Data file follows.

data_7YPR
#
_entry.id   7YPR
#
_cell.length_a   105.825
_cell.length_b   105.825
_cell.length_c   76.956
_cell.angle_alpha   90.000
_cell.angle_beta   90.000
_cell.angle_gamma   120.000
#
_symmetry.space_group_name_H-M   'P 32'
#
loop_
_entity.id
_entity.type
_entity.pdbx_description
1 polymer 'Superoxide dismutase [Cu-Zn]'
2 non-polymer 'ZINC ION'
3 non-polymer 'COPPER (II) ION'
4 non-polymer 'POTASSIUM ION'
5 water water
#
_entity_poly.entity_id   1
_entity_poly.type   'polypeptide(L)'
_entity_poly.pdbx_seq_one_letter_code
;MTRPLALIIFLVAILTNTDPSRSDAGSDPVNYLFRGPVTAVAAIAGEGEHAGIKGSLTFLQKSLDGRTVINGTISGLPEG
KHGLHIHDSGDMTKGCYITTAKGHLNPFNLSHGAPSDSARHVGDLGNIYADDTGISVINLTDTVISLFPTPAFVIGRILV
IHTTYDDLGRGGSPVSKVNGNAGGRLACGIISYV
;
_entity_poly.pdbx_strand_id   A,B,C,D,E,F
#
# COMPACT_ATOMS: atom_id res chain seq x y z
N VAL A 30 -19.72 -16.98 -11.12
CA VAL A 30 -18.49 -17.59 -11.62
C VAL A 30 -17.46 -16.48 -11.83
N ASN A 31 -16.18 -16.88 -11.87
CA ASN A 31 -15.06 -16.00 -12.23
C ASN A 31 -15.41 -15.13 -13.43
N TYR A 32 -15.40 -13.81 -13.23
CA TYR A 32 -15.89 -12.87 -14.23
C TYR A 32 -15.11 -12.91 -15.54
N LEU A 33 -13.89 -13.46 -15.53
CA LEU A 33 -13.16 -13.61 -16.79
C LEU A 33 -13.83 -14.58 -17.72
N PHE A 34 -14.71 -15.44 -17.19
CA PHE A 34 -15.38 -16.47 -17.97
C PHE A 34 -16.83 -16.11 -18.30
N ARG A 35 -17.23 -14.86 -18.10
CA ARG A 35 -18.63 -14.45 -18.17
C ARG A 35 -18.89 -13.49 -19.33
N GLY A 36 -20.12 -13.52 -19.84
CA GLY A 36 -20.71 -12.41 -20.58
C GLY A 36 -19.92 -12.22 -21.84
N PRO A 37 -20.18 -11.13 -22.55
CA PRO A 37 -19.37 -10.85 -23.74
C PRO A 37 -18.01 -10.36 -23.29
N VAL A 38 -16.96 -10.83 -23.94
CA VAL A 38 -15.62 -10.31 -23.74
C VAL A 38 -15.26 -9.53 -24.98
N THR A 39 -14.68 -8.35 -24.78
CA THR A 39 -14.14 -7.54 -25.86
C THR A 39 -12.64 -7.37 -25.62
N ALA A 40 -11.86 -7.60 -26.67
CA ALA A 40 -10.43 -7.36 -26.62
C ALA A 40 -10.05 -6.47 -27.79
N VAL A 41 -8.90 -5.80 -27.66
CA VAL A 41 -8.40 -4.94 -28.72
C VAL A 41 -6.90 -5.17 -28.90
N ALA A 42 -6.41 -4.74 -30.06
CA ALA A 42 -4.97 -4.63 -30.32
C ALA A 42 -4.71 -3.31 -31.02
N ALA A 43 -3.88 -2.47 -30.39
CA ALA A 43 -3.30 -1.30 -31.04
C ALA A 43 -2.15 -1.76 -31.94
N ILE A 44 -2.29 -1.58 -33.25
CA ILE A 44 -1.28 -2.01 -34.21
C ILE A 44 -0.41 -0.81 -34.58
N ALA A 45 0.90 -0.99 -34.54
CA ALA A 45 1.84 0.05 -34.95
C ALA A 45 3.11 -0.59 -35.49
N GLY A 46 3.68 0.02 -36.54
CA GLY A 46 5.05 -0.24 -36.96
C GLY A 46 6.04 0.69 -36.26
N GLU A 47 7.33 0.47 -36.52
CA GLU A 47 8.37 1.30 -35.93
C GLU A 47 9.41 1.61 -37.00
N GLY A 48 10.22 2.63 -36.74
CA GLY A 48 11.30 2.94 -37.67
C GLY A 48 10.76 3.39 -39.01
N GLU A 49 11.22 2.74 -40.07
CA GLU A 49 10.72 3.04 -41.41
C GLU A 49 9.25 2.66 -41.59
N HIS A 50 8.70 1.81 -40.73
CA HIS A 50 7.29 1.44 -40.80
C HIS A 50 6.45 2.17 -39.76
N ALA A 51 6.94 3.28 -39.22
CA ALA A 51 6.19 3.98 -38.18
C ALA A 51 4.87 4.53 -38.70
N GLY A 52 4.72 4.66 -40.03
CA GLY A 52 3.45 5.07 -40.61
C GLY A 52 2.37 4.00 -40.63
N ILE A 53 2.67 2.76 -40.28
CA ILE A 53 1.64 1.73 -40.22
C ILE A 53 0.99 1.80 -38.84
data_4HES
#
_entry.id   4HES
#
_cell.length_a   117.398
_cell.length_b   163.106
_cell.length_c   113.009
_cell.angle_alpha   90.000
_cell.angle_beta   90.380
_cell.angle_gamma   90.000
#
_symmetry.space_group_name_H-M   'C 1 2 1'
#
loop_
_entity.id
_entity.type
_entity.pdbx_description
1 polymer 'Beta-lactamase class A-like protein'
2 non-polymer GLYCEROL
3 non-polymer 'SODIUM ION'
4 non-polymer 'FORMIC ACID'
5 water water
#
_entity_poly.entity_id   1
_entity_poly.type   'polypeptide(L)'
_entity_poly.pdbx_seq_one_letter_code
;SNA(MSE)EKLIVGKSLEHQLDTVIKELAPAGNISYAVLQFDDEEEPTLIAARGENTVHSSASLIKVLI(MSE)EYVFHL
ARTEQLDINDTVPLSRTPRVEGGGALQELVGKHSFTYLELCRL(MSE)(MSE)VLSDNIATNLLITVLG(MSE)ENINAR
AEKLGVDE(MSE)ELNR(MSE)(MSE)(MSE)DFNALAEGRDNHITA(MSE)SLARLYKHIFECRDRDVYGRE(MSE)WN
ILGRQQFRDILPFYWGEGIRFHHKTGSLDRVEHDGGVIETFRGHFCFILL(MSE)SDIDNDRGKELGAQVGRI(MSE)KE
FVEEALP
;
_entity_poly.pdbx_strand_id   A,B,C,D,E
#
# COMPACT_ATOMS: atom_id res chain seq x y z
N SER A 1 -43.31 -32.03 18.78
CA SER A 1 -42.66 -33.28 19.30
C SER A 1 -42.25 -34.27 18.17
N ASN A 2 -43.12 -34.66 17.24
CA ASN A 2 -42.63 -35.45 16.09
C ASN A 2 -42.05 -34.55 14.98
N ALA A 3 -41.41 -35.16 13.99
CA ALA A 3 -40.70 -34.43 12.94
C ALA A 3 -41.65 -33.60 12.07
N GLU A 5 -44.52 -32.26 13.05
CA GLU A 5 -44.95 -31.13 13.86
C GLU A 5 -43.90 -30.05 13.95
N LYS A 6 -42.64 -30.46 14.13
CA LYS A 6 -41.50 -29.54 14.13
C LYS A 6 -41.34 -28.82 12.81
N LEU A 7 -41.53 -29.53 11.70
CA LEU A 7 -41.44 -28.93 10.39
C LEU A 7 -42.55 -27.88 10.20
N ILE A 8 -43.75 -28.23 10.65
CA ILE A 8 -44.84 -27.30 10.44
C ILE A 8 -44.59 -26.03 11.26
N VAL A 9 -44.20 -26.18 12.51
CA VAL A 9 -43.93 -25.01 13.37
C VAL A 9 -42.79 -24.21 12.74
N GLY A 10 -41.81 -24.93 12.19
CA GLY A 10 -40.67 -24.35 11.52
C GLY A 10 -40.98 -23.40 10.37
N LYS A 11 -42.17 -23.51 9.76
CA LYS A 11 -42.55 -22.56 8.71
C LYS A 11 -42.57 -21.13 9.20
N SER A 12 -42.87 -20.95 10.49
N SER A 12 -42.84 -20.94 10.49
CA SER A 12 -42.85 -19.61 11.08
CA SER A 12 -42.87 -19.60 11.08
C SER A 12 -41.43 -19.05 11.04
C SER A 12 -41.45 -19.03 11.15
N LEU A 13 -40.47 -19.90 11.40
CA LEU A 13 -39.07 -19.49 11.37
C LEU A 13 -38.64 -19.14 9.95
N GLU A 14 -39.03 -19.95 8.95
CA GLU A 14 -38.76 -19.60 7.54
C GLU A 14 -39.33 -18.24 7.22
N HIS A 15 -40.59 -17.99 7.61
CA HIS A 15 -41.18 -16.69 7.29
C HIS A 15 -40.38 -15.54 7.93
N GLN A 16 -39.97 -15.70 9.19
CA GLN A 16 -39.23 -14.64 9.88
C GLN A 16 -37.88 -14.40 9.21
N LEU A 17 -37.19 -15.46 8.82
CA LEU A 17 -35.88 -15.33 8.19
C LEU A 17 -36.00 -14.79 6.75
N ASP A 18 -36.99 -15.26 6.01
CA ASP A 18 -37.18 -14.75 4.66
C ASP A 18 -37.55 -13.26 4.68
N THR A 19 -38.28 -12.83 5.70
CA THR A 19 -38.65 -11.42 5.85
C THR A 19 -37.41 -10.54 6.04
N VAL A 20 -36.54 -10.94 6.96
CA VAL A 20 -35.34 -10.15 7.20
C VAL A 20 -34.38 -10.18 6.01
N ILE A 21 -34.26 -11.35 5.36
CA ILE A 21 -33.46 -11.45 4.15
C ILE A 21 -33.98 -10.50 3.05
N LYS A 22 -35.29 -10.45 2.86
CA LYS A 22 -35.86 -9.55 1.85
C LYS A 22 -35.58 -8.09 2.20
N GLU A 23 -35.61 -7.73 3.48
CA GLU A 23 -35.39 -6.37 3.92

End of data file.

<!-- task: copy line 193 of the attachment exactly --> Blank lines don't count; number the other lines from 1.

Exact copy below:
CA ASP A 18 -37.18 -14.75 4.66